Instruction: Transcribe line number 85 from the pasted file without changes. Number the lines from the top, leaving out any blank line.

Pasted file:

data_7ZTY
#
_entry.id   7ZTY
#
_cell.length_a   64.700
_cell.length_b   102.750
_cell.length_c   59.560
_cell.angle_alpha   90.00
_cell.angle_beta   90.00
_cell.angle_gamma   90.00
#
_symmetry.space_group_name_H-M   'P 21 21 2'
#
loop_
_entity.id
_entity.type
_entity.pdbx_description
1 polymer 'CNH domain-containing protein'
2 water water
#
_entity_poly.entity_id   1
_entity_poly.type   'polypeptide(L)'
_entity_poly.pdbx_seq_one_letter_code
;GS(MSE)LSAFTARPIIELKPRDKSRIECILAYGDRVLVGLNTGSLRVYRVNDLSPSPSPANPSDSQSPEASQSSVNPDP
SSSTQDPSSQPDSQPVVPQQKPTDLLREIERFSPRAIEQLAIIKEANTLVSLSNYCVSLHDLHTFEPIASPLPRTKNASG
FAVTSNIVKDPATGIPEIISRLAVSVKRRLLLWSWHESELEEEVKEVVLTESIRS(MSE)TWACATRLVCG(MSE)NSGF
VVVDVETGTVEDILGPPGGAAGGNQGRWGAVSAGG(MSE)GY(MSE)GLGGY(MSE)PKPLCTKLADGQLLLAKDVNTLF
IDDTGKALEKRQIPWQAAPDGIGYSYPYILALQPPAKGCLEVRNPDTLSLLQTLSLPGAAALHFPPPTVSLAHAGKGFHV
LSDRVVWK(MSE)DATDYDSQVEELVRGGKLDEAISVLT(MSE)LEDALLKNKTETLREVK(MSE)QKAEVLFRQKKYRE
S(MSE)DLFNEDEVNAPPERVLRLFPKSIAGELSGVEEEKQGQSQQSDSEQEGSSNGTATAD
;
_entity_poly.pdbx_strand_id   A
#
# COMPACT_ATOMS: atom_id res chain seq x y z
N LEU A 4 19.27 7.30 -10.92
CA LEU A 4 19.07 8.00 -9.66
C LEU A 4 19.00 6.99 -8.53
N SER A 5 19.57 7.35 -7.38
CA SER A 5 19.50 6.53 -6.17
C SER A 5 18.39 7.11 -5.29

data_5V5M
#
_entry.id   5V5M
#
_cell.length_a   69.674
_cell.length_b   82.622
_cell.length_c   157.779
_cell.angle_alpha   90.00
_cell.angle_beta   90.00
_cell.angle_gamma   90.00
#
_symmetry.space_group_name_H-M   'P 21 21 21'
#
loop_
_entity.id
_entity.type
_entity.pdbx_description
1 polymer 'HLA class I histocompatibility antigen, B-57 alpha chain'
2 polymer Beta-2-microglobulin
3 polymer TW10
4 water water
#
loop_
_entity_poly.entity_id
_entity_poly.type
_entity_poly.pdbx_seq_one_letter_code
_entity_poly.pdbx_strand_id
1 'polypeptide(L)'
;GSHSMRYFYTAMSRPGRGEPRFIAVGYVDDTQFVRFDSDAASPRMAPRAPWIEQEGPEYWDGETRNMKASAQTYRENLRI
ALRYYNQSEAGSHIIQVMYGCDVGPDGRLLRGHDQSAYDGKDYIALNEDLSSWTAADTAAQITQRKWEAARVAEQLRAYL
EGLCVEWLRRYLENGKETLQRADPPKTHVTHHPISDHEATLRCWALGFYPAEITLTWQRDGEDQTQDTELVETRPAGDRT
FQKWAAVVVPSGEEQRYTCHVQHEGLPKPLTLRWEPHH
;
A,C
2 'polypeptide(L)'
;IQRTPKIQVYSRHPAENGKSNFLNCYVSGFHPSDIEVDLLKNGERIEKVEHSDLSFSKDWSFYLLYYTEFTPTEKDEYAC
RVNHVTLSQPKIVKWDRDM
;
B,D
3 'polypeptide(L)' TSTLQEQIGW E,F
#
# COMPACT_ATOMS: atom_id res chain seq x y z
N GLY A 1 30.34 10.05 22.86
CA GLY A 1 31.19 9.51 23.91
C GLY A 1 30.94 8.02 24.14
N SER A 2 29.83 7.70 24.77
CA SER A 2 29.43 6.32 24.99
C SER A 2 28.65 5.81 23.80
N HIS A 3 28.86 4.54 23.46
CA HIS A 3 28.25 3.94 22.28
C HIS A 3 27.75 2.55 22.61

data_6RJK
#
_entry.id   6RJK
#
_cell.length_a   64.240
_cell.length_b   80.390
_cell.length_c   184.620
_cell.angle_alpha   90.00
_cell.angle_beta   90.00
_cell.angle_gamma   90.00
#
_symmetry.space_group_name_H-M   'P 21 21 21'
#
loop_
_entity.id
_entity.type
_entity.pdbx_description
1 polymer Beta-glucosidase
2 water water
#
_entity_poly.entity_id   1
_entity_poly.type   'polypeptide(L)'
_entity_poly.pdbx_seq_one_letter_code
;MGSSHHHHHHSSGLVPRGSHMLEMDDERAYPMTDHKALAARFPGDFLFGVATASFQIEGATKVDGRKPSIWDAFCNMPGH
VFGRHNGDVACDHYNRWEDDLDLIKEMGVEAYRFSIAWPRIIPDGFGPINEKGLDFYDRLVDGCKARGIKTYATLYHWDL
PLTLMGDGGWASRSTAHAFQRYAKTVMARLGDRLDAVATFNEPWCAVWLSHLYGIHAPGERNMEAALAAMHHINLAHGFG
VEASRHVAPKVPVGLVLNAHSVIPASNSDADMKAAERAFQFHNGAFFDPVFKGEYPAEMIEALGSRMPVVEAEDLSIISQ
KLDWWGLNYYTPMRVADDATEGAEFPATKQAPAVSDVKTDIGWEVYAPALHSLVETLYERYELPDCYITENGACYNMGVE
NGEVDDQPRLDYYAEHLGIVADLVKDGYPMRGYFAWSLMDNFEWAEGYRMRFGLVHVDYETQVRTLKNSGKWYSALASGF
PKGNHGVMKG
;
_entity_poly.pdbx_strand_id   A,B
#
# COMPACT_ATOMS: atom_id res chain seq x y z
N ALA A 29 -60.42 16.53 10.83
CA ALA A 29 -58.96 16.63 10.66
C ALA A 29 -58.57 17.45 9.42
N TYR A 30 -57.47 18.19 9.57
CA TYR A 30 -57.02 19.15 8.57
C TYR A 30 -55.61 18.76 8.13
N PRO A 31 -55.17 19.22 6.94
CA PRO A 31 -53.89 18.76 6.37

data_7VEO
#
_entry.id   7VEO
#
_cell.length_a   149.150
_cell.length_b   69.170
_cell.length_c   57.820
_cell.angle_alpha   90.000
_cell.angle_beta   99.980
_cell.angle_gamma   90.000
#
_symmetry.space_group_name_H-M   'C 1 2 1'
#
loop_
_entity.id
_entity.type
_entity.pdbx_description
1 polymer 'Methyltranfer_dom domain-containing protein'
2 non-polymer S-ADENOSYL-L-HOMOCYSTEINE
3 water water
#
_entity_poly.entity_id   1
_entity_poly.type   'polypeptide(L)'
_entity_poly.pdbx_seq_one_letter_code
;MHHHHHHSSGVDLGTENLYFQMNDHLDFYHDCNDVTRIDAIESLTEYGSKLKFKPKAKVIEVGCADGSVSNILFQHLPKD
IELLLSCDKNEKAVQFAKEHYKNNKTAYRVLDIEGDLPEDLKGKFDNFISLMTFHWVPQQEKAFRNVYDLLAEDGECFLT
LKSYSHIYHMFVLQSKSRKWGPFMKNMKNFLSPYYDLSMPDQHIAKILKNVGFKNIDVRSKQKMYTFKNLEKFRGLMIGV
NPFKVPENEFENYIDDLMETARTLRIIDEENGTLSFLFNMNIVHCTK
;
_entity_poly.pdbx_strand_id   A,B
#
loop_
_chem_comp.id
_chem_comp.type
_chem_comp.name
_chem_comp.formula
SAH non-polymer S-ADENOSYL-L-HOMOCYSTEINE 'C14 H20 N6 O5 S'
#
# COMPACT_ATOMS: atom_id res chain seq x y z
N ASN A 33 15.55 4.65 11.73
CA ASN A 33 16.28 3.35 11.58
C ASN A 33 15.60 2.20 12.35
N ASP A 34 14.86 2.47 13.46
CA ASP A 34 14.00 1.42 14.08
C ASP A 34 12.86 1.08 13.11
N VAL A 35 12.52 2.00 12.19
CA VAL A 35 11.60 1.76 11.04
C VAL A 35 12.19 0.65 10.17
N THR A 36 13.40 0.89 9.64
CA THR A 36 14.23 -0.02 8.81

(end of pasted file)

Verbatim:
C GLY A 1 30.94 8.02 24.14